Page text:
Cooper proposes Identity Theft Protection Act of 2005
Release date: 3/22/2005
Raleigh: North Carolinians will have more protection from identity thieves if a bill proposed today by state legislators becomes law, Attorney General Roy Cooper said.
“All an identity thief needs are a few key pieces of information about you to steal your identity, ruin your credit and even get you arrested,” said Cooper. “We must make it harder for thieves to get their hands on this sensitive personal information in the first place.”
A measure introduced today by Senator Dan Clodfelter and backed by Cooper would continue the fight against identity theft by strengthening safeguards for personal information, requiring businesses and government to better protect sensitive financial information about people, and giving consumers more tools to fight theft of their information.
Other sponsors of the bill include Senators Alberston, Dannelly, Dalton, Garrou, Graham, Hagan, Hoyle, Purcell, Rand, Soles, Swindell, Thomas and Weinstein.
Identity theft happens when a criminal steals some piece of personal information about you, such as your social security number or date of birth, and uses it to commit financial fraud in your name. Some identity thieves even give their victim’s name to police where they’re arrested for committing crimes, causing innocent people to be charged with crimes they didn’t commit.
Approximately 286,000 North Carolinians have their identity stolen each year. A typical identity theft victim spends on average $800 and 175 hours over 23 months to clean up his or her credit and erase $18,000 in fraudulent charges. The national cost of identity theft annually is $55 billion, including billions of dollars in losses to businesses.
To cut down on identity theft in North Carolina, the proposed law would:
• Minimize the use of Social Security Numbers as identification numbers and restrict the sale and display of SSNs;
• Give consumers the right to place a security “freeze” on their credit reports. Placing a security freeze on your report would prohibit credit reporting agencies from releasing any information about you to new creditors without your approval, making it difficult for an identity thief to open an account or obtain credit in your name;
• Provide protection for credit header information. The term “credit header” refers to the personal identifying information in a consumer's credit file, including a consumer's name, address, telephone number, Social Security Number, mother's maiden name, and birth date. The unrestricted use and sharing of this information can put consumers at serious risk of identity theft;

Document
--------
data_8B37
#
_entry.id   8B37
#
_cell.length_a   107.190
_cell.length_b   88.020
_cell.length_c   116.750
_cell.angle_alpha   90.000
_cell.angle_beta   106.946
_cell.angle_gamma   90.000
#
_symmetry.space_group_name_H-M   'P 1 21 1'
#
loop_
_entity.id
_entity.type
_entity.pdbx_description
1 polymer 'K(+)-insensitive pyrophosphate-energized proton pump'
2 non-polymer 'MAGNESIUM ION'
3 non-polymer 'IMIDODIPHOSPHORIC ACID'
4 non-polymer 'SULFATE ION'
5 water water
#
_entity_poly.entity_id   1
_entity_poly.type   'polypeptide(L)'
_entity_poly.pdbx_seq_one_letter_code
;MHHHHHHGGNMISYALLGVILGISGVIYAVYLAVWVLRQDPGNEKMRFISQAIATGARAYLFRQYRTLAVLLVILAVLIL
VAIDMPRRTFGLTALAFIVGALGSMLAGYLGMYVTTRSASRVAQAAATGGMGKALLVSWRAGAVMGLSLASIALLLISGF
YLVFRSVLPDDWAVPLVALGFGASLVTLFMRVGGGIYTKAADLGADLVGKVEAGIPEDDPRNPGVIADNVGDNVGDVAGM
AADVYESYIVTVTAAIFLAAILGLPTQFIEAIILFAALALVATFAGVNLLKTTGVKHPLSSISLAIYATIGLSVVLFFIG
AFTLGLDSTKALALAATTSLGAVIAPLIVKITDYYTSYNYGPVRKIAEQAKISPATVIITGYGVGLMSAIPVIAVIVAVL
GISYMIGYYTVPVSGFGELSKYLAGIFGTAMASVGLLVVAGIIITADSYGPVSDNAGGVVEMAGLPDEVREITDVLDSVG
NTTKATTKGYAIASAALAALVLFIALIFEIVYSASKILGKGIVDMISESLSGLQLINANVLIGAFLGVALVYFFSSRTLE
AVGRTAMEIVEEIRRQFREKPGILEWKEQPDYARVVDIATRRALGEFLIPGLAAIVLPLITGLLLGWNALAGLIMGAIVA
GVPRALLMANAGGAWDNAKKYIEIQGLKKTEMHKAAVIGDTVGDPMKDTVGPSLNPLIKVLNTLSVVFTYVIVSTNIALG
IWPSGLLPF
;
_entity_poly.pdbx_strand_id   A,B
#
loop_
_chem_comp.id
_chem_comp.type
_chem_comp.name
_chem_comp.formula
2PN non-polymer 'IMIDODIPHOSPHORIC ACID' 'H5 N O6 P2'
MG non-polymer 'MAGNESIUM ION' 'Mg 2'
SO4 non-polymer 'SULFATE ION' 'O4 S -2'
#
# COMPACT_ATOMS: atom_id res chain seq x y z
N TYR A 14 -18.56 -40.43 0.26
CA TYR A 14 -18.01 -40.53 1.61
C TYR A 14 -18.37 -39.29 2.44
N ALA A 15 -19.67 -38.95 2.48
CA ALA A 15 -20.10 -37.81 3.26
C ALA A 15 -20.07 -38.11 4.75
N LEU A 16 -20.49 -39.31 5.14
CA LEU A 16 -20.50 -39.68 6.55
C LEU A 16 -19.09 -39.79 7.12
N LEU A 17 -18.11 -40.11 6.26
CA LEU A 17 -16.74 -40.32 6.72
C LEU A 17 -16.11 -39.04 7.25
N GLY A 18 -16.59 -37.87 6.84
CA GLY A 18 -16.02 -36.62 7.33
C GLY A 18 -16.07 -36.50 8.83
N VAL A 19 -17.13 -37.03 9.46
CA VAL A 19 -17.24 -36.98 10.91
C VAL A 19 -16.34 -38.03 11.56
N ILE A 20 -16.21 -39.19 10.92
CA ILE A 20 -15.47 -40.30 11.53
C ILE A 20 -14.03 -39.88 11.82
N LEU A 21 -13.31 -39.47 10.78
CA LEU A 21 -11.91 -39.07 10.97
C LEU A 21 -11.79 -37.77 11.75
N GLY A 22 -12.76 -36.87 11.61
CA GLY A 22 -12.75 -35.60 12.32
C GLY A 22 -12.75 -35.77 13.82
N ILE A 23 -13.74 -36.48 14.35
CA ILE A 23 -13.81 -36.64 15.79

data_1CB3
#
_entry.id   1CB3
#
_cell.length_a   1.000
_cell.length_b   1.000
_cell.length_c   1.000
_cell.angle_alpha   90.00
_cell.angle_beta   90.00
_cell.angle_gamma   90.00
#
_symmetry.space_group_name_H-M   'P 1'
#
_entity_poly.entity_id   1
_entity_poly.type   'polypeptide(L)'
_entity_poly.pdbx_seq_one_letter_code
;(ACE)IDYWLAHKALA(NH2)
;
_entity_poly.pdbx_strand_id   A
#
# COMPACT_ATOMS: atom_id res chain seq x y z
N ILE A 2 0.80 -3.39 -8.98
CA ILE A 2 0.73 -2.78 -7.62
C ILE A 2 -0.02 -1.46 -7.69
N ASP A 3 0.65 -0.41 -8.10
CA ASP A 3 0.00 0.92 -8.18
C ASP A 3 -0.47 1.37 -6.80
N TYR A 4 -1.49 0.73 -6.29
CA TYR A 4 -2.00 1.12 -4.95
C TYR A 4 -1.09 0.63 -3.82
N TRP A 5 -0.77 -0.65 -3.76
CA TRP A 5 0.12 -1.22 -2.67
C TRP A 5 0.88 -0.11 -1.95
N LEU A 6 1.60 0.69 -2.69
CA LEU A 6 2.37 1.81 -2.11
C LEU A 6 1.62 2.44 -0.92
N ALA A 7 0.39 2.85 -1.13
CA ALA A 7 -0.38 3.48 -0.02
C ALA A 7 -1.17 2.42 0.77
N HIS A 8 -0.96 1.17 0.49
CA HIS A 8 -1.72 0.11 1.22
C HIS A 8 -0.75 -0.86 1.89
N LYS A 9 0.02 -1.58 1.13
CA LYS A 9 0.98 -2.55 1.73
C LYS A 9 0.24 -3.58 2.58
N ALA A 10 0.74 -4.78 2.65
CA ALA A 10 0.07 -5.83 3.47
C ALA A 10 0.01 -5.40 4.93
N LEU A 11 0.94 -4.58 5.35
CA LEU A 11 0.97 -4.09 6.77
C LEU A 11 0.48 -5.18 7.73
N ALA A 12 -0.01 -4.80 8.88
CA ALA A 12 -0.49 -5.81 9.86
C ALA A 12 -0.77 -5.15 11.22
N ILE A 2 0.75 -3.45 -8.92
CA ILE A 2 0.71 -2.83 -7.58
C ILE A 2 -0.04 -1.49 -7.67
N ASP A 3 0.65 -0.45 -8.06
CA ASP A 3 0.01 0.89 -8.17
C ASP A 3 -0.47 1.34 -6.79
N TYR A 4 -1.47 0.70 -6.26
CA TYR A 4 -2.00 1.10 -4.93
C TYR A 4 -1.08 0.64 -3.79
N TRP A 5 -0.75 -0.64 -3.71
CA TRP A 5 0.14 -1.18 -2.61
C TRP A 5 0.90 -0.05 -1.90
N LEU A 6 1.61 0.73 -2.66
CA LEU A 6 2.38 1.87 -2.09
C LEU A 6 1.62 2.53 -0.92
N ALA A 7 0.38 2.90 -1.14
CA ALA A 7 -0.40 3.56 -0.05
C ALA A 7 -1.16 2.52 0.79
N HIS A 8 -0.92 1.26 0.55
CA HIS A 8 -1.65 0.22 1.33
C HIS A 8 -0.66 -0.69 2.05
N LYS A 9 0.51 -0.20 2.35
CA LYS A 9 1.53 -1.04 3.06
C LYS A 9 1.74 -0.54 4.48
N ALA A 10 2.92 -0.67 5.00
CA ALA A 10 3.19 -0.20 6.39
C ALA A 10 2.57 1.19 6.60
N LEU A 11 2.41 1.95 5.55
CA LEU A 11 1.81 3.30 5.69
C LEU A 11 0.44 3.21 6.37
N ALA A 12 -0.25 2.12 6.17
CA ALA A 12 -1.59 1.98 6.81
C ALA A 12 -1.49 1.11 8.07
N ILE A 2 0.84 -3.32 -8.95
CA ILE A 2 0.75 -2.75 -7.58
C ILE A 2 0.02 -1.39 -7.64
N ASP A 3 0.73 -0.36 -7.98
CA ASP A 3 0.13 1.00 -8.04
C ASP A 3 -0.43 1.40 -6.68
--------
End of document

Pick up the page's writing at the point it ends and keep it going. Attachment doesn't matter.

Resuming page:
• Make sure that businesses that collect personal identifying information about their customers dispose of records properly, so that identity thieves can’t retrieve information from discarded files that have been carelessly thrown away;
• Require businesses to notify their customers if a security breach may have compromised their personal information and placed them at risk of identity theft, such as what occurred recently at ChoicePoint and LexisNexis;
• Make sure that state and local governments collect personal identifying information, especially Social Security Numbers, only when essential and that they do a better job of safeguarding the information that they collect. The measure would prohibit government agencies from unnecessarily collecting or sharing people’s Social Security Numbers.
The Identity Theft Protection Act of 2005 marks the latest effort in a comprehensive attack Cooper first launched against identity theft two years ago, which has included more help and training for law enforcement, a campaign to raise public awareness of this growing crime, and working with business to protect private information and fight fraud. Cooper’s three-pronged attack has been lauded by the Federal Trade Commission as a national model
At Cooper’s urging, North Carolina has previously taken steps to beef up its laws against identity theft, making the crime a higher class felony and outlawing trafficking in stolen identities. A measure that became law last year and will apply to all retailers by July 1 requires businesses to stop printing the entire credit card numbers on consumers’ receipts, making the receipts worthless to identity thieves.
“Identity thieves are robbing more people of their good names and costing businesses and consumers billions of dollars each year,” said Cooper. “We’ve made strides in fighting this crime, and this bill will give us more ways to thwart ID thieves.”
To learn more about identity theft and steps consumers can take to protect themselves, visit www.ncdoj.com and click on “Consumer Protection.”